As a chef, I begin food preparation as soon as I wake up in the morning. On the way to the kitchen, I count my steps. Down the lobby, straight ahead—left, right, left, right. My feet glide across the floor and into the kitchen. I turn on the lights and some music. I make coffee, fire up the stoves, and boil a pot of water for dashi (soup stock). Then, I take out my knives and whetstones.
The sharpening stones I have in my possession are vital to me. About two-thirds of them were passed down to me from a temple caretaker. Rev. Earl Ikeda, a retired Buddhist priest from New York Buddhist Church, also gave me two special stones from Kyoto—both medium to fine grit—that I treasure. These stones are over fifty years old. I sometimes pause and remind myself of the long history of food being prepared from them, and how lucky I am that they’ve ended up in my hands.
Gratitude—how can I express it?
By doing my best today.
I get my sharpening station ready over the sink and start with my coarsest stone. Hozan Yamamoto’s album Ginkai plays in the background. The music is a blend of shakuhachi (Japanese flute) mixed with modern jazz—my favorite. I set a timer for twenty minutes and splash some water on the stone.
I want my staff to be happy. I want my customers to be happy. So, I cultivate happiness in myself.
I work slowly and methodically. Starting from the tip of the knife, I sharpen the blade back and forth, back and forth, counting in four groups of four at the push of the knife: one, two, three, four…two, two, three, four…three, two, three, four…four, two, three, four…. After this cycle ends, I move my fingers about half an inch down and start over. Staying on course, I repeat the process.
I listen carefully to the scraping of the knife against the stone. These sounds tell me if I need to give more attention to a certain area. I work my way down to the heel of the knife with intention. Somehow my vision always begins to tunnel, and I focus only on the knife, the stone, and my fingers making contact. I have to be careful not to cut myself.
This is a mindfulness practice, a meditation. I stay focused on what I’m doing in the moment. Letting go of any thoughts that come to my mind, I breathe deeply and slowly, but I do not make an audible sound or a sigh, as that would distract my senses. I repeat and repeat and repeat, only stopping to check the edge.
Once I feel the knife has been sharpened evenly with the first stone, I switch to a finer-grit stone and repeat the process. As I continue sharpening, fewer thoughts come into my mind, and things become more automatic. I can hear my music now. I’m immersed in the routine, watching the knife’s transformation from a simple inanimate object, into a tool connecting my heart and mind to my food. The knife and I sharpen together.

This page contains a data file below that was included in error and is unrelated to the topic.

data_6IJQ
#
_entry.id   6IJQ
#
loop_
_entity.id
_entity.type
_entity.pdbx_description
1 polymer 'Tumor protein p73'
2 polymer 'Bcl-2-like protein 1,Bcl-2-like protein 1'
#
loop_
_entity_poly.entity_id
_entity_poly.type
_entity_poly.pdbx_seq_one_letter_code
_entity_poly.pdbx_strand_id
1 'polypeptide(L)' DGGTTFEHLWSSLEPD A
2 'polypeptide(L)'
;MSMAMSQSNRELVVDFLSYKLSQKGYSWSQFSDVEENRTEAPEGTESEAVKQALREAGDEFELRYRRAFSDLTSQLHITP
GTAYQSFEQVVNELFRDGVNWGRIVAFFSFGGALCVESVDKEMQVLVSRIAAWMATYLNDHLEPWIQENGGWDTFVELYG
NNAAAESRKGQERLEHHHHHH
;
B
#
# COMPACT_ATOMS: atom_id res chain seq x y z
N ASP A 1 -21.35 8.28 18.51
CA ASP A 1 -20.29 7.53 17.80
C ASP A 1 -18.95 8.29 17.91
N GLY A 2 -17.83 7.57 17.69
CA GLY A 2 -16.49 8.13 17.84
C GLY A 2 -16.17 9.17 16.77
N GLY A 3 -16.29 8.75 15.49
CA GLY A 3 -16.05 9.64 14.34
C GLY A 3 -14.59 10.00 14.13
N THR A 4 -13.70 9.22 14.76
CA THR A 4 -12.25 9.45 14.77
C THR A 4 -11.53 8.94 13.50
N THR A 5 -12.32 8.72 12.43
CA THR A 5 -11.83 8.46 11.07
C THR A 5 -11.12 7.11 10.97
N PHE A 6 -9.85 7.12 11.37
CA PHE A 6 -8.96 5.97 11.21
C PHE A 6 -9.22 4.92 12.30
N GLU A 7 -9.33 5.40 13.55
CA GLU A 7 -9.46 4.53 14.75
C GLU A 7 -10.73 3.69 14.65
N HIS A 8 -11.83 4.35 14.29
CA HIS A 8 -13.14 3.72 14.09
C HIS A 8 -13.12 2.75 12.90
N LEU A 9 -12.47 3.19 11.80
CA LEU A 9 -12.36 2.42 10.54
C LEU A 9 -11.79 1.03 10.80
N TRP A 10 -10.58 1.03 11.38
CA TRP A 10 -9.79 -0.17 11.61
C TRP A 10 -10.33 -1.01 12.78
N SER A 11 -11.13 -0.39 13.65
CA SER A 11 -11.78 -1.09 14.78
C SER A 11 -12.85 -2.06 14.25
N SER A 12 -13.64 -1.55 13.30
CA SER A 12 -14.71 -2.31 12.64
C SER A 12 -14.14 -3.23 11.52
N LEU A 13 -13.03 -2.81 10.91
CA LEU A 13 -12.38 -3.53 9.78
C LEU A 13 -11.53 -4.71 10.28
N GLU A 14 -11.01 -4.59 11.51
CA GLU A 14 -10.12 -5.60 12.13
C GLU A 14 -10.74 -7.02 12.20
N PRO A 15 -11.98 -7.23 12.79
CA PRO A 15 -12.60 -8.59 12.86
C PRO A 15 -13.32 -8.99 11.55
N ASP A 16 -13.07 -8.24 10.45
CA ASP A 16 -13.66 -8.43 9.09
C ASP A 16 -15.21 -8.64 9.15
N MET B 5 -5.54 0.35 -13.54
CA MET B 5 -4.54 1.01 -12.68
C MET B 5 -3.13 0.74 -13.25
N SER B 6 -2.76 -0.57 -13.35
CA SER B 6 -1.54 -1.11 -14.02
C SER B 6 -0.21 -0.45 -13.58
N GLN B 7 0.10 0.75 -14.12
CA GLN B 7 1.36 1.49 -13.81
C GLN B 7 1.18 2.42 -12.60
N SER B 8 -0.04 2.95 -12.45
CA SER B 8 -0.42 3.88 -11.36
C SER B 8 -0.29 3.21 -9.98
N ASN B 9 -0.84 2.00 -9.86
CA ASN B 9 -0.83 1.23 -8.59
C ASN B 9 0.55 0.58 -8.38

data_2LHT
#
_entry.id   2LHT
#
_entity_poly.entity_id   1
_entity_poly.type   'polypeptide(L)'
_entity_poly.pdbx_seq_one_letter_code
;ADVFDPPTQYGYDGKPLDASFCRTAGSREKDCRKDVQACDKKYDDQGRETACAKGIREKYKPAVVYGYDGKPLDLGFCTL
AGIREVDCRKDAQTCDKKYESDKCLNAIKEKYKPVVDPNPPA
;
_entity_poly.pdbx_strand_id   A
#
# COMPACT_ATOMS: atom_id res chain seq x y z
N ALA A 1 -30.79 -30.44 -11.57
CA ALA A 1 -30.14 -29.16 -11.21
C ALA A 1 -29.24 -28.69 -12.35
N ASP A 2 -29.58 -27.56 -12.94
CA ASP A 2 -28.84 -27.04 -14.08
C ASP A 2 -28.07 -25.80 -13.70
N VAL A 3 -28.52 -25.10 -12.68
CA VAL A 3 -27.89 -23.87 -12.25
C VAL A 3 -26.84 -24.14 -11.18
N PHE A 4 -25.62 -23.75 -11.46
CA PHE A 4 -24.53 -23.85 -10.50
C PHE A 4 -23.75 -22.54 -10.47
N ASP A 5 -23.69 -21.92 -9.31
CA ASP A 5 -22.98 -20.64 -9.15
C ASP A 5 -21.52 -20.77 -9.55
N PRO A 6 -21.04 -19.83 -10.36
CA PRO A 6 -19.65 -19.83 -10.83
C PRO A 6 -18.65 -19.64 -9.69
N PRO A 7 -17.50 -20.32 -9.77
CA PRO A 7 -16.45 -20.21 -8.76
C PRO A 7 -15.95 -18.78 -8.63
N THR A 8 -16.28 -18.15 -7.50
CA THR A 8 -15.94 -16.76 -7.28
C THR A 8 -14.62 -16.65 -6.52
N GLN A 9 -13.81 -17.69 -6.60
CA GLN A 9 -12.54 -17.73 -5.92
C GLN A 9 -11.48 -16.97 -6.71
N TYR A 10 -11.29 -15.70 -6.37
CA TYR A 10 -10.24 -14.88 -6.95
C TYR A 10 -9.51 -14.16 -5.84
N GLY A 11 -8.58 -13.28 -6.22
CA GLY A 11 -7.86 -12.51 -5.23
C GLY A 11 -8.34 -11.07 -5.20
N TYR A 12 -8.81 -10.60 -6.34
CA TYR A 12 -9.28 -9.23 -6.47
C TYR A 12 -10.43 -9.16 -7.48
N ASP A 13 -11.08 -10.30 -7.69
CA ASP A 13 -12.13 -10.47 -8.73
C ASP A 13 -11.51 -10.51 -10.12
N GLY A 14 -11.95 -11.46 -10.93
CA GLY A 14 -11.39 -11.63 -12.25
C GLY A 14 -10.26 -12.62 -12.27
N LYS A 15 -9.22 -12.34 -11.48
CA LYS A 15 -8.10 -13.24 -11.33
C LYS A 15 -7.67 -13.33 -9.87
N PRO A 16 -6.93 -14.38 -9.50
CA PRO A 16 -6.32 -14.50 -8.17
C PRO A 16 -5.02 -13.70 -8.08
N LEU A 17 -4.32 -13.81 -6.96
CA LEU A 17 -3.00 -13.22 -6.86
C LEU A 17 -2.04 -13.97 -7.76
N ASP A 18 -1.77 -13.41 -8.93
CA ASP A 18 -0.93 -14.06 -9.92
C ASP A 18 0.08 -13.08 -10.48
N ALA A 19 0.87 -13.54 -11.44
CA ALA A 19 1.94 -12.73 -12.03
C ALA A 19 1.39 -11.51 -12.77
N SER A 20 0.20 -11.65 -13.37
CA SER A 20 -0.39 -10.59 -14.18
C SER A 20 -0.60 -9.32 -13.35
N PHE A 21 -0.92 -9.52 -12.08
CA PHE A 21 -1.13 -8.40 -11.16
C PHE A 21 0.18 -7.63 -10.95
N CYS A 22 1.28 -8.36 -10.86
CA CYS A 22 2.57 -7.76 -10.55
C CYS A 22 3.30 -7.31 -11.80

The alarm goes off on my phone. I’m ready to work.
I specialize in takoyaki, a ball-shaped Japanese snack. When I started my business in 2015, I was stressed about the responsibilities of being a “professional chef.” I’d long dreamed of becoming a chef of Japanese cuisine, but I had a lot to learn as I’m not Japanese. I’m Filipino. So, I would find sushi articles and books in Japanese and translate them into English. I also had the honor of living at the New York Buddhist Church with Rev. Ikeda, who knew a lot about shojin ryori (Japanese monastic cooking). When he had advice about cooking, I did my best to listen.
Back then, I had a cheap knife that always lost its edge. I would have to resharpen it constantly. I felt disconnected from ingredients and discouraged; my mind would be flooded with negative thoughts about my work. Ikeda Sensei told me that once I had the money, I should go and buy a new knife. So, I made a pilgrimage to Japan and, with the help of some friends, purchased a knife directly from a bladesmith in the small town of Kumamoto City. The art of making knives goes back centuries in Japan.
When I came back to the United States, I felt renewed and inspired to work. My cooking began to transform. Sure, I was putting in long hours slicing, but with a sharp and nimble knife, I was able to move efficiently and joyfully. My mood was better. I often thought of my mother’s calm demeanor when she cooked and how her food made me happy.
I want my staff to be happy. I want my customers to be happy. So, I cultivate happiness in myself. Sometimes, when I’m a little down, I go to the kitchen and sharpen my knife, and it brings me back to the middle path. Then at the end of my shift, I resharpen my knife, polish it, and clean it.
A good knife has enabled me to develop concentration and show respect for the ingredients. Reflecting on causes and conditions, I see that life never has a dull moment.